At War With Ourselves

While "Black Hawk Down" hangs on at the top of the box-office charts, the war movies keep coming. Soon we'll have Mel Gibson's Vietnam drama "We Were Soldiers." And now we get a POW drama, "Hart's War," set in a German stalag during World War II. But the film's only secondarily concerned with our war against the Nazis. It's the war going on between the American prisoners--pitting two black soldiers against their racist comrades in arms--that gives this movie its edge. It's a subject Hollywood had shied away from for decades and, even now, amid all the "Greatest Generation" salutes, one that gets swept aside: how segregated our armed forces once were.

The title character is a young officer (Colin Farrell) assigned the job of defending a black lieutenant (Terrence Howard) charged with murdering his fellow prisoner, a racist staff sergeant (Cole Hauser). Hart has been handpicked for the job by Col. William McNamara (Bruce Willis), the highest-ranking officer in the stalag. The camp's erudite Kommandant (Marcel Iures) agrees to let the Americans conduct this trial. McNamara, who acts as prosecutor, has his own hidden agenda for staging the trial, which has nothing to do with justice.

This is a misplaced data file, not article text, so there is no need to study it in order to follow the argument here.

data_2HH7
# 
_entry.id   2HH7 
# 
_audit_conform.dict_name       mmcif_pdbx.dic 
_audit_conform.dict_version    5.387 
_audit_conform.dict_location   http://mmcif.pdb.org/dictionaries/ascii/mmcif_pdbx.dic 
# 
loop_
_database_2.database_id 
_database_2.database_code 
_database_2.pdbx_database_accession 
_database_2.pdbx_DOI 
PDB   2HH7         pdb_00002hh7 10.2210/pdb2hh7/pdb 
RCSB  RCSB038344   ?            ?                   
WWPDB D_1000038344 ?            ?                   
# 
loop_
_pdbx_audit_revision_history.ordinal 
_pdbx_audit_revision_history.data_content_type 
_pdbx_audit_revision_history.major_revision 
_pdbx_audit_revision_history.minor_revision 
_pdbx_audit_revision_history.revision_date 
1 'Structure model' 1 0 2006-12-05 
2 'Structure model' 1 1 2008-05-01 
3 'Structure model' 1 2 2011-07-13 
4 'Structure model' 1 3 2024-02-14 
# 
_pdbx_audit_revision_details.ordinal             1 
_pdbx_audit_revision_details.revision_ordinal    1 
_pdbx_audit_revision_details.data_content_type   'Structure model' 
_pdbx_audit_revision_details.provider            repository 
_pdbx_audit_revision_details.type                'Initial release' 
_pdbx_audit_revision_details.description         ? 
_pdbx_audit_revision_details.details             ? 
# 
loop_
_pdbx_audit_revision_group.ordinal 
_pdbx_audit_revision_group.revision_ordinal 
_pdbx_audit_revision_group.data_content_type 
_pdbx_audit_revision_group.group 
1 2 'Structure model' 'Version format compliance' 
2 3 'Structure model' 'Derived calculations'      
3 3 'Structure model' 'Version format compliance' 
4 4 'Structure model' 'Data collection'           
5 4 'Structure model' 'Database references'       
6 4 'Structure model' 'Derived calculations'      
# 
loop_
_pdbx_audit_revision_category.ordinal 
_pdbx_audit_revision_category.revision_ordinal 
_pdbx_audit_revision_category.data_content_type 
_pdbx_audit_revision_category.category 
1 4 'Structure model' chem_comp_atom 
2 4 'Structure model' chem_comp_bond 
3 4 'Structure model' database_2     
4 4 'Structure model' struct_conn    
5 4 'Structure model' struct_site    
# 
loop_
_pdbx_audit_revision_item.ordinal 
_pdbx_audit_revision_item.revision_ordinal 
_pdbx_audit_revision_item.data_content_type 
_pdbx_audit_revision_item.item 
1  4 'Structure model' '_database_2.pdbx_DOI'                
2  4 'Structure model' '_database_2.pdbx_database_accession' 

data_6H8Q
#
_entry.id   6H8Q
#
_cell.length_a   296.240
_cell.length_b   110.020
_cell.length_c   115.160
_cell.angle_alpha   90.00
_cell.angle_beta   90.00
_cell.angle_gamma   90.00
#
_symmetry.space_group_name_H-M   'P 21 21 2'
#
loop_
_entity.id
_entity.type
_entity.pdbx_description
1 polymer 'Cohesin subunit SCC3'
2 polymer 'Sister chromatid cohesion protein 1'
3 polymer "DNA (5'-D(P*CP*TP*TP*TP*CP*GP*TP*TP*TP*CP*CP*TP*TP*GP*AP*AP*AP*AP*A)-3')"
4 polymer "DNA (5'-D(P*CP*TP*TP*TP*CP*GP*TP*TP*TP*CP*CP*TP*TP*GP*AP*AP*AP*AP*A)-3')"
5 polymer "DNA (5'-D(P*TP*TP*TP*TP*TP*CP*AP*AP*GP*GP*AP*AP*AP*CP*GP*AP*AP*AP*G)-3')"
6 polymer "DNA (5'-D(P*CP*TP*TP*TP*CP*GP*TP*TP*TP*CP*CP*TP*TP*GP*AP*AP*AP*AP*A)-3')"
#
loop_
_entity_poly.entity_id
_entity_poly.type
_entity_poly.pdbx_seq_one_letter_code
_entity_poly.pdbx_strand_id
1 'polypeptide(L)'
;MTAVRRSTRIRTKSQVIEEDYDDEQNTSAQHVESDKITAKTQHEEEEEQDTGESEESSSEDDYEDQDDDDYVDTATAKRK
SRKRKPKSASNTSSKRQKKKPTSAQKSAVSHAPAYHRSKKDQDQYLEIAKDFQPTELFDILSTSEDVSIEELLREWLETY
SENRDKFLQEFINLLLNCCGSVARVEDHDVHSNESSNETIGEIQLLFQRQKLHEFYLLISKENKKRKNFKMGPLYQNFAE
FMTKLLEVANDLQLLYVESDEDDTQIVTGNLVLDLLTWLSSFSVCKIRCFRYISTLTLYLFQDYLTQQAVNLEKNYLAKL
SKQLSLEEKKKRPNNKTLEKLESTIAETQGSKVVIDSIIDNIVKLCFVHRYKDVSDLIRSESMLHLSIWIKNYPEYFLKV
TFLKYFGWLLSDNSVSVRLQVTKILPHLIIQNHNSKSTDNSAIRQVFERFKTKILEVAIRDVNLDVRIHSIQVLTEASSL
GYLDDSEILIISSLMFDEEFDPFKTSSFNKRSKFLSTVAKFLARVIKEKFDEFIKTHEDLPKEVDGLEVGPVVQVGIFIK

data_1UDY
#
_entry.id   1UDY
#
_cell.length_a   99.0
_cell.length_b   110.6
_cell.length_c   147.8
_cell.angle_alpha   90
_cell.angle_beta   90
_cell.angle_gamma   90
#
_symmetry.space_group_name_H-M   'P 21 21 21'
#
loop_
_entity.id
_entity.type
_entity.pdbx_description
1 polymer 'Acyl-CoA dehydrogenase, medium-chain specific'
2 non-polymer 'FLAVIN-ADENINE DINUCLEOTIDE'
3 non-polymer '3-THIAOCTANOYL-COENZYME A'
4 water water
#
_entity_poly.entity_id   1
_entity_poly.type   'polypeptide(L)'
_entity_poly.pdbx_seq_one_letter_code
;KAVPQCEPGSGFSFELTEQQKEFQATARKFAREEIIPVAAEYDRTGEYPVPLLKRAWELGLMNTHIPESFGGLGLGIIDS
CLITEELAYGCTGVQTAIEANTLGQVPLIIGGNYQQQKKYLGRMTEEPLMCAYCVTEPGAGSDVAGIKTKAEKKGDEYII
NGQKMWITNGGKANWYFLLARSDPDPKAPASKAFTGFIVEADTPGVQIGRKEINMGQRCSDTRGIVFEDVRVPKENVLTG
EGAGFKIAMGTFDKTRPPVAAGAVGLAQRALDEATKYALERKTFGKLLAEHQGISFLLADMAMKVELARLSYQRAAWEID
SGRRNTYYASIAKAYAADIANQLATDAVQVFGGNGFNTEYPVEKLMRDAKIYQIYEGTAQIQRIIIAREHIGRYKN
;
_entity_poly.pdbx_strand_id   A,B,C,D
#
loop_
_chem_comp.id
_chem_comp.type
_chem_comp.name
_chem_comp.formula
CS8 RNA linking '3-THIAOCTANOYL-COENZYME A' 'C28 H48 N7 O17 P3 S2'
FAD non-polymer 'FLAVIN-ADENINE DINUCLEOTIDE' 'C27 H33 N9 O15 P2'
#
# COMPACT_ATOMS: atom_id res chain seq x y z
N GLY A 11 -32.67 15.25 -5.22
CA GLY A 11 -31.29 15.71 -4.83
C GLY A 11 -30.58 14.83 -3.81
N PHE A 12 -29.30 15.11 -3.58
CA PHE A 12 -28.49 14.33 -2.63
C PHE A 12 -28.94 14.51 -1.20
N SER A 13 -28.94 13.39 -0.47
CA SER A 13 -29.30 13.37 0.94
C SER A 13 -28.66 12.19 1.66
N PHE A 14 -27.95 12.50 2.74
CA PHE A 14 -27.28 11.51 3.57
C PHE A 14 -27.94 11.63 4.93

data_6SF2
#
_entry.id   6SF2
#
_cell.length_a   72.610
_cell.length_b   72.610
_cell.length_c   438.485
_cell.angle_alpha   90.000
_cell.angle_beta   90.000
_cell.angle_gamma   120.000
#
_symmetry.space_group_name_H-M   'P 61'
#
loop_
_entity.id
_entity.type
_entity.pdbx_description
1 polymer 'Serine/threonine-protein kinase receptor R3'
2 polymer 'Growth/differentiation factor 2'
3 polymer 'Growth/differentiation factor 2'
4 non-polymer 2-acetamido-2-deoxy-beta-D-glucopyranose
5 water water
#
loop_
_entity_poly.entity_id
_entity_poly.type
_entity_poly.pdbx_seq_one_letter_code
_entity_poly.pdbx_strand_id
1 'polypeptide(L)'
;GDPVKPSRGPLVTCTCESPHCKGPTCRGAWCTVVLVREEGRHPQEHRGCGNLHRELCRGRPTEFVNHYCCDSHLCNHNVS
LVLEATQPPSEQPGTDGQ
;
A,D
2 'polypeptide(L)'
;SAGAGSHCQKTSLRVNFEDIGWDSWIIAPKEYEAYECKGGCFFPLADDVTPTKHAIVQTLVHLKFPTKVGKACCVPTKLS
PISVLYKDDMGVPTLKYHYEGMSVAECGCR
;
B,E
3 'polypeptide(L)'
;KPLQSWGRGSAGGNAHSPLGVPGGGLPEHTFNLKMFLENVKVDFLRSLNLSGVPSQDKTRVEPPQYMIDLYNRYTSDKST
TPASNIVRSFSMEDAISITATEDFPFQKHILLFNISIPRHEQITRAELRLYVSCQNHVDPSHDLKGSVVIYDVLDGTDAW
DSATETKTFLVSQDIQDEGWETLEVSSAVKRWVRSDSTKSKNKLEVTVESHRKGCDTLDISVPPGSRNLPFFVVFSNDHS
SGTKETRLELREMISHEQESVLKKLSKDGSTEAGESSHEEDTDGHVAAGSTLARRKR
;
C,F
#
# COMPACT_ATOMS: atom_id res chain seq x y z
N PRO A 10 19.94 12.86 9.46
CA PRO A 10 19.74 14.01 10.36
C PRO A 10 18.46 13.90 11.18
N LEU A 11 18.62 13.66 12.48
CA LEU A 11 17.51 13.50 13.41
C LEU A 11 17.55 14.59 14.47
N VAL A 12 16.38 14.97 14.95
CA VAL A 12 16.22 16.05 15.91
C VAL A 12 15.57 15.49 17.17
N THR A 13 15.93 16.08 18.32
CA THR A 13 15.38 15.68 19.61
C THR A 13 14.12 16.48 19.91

"Hart's War," as you might guess, can get too earnest for its own good. But Billy Ray and Terry George's screenplay, taken from a John Katzenbach novel, is expertly plotted: just when you think you know which way the story is going to zig, it zags off in a surprising direction. Director Gregory Hoblit ("Primal Fear," "Frequency") is a real pro: his action sequences are crisp, and he builds his drama brick by brick, so that everything falls into place. These days, good old-fashioned craftsmanship is nothing to sneeze at.

Willis, as he did in "Bandits," proves himself a generous team player: he doesn't have the flashiest role, but his steely authority anchors the movie. Farrell, who made a sexy debut in "Tigerland," displays a supple, appealing mix of weakness and strength. And it's about time the charismatic Howard got a meaty Hollywood role (he was the scene-stealing rake in "The Best Man"). The movie doesn't quite know when to quit--the ending is way over the top, with too many characters falling over each other to make noble sacrifices. But you don't leave hungry: this is solid, steak-and-potatoes moviemaking.